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Gradual Fibrotomy: surgical treatment for cerebral palsy or acquired brain injury

Although there is no cure for cerebral palsy or acquired brain injury, it is not only possible, but also recommendable, to treat its long-term physical effects. The treatment of patients with cerebral palsy or acquired brain injury should be multidisciplinary and always aim for the improvement of the patient’s quality of life in order to reach treatment goals more efficiently. The main areas of treatment include avoiding joint deformations, postural hygiene and the improvement of mobility, speech or the quality of everyday activities. The Gradual Fibrotomy method contributes greatly to the effectiveness of the treatment offered by physiotherapists, rehabilitators, speech therapists and occupational therapists on a regular basis.
The Gradual Fibrotomy method is a multilevel surgical technique that was developed by the doctor and Professor Ulzibat as a specific surgical treatment of the effects of brain injury (including cerebral palsy, stroke or acquired brain injury by trauma). The procedure usually takes place under general anesthesia as small incisions are made on the external muscular system. Basically, the method consists of the percutaneous elimination of muscular or fascia fibers that are hardened and that impede the normal functioning of a joint. The aim of the procedure is to improve one or more of the most evident effects of brain injury in patients with cerebral palsy or similar.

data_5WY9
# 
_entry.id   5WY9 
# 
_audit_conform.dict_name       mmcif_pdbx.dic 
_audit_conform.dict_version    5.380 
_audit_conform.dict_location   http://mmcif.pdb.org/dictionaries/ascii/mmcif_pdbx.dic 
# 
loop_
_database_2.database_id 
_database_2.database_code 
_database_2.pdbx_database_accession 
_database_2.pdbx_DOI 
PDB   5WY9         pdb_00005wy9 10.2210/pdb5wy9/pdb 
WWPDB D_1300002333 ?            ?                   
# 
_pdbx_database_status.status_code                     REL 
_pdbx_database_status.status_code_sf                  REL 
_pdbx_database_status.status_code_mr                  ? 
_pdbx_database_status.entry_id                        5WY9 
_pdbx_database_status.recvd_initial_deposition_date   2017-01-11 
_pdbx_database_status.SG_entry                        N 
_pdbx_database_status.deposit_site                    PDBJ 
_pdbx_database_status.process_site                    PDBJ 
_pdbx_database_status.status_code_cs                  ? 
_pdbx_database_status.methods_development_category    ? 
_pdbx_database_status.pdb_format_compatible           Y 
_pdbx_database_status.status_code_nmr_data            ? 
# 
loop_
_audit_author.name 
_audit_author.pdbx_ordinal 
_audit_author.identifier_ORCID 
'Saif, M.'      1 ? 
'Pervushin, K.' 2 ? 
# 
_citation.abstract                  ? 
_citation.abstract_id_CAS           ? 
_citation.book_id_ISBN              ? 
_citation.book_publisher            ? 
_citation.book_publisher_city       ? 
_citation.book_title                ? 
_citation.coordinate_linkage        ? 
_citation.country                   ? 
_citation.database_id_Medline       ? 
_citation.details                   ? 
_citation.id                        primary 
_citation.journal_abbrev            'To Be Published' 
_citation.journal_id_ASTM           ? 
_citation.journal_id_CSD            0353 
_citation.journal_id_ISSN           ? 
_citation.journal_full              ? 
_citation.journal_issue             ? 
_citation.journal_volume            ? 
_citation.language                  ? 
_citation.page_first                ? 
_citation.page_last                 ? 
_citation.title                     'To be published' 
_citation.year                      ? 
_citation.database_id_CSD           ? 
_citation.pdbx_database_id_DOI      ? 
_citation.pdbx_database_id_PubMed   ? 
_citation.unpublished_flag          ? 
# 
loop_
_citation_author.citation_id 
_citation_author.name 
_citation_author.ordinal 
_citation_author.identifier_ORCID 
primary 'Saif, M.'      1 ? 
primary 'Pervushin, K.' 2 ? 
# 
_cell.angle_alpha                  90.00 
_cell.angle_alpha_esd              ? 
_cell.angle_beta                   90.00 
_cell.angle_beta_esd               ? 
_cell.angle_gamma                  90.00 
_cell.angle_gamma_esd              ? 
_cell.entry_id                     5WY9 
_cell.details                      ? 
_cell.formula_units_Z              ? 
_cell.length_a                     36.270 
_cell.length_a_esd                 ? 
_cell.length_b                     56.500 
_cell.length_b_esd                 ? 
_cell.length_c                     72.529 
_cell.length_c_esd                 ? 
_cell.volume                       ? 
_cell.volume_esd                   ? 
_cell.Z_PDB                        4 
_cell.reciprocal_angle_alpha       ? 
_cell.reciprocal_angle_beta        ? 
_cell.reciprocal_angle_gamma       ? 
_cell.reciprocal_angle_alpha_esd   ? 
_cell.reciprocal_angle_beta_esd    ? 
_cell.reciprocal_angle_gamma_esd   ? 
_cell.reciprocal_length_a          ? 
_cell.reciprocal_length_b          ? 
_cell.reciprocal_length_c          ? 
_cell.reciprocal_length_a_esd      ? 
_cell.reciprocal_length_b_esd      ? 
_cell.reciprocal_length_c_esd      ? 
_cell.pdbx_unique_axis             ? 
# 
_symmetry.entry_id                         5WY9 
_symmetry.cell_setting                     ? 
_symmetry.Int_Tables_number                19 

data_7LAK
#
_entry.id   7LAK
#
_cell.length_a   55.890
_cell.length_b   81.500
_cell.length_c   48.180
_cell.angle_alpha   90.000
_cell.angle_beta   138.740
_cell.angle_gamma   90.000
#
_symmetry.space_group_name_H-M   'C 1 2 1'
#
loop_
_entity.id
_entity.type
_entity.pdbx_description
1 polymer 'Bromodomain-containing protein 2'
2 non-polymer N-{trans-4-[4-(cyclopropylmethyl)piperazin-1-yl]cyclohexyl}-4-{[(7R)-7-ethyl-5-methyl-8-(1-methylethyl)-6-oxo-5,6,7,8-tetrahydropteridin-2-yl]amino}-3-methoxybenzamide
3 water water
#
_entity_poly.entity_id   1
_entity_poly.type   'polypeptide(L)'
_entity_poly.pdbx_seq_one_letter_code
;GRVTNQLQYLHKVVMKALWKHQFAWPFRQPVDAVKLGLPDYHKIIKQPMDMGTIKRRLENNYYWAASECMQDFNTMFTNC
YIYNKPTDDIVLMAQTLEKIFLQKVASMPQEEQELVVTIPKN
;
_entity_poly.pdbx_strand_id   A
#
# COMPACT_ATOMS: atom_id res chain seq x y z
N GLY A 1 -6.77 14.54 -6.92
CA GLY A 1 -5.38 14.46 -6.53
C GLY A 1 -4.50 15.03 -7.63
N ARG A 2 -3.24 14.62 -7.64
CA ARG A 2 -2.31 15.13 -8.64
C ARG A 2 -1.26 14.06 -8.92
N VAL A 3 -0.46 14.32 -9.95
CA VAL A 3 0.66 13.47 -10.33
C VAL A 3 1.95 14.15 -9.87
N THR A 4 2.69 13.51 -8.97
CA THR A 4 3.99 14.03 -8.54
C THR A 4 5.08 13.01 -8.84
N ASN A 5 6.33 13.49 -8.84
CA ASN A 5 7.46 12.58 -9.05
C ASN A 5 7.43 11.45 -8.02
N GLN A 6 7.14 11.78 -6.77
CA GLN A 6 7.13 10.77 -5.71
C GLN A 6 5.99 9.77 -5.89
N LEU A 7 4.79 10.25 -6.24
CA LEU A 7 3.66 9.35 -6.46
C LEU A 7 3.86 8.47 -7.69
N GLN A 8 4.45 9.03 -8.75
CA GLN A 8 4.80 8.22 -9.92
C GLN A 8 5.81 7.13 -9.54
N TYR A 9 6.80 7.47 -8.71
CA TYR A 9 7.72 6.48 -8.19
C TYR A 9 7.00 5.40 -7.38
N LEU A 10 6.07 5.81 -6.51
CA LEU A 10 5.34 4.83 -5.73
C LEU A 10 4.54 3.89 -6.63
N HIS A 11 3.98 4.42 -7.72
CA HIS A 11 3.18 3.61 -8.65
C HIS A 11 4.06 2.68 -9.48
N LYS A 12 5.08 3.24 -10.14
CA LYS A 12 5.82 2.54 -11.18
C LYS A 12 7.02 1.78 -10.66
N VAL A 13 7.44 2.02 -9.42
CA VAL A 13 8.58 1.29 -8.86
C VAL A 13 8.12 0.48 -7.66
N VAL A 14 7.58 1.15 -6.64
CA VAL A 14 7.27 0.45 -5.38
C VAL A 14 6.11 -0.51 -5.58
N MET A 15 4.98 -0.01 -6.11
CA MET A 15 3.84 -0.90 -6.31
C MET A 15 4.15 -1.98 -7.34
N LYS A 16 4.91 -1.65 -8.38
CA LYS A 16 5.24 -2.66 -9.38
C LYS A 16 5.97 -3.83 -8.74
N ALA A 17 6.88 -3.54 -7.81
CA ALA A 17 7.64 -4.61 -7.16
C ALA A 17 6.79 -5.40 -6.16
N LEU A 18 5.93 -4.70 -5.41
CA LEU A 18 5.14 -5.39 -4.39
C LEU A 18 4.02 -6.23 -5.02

- Improve joint movement (active of passive, depending on the degree of neuronal damage). This improves ambulation and object manipulation in patients with cerebral palsy or acquired brain injury.


- Reduce or eliminate muscle or myofascial pain, which is often present in patients with spasticity (congenital or acquired). This treatment is also useful in cases where myofascial pain hinders normal everyday life in patients even if there isn’t a component of spasticity (such as patients with fibromyalgia).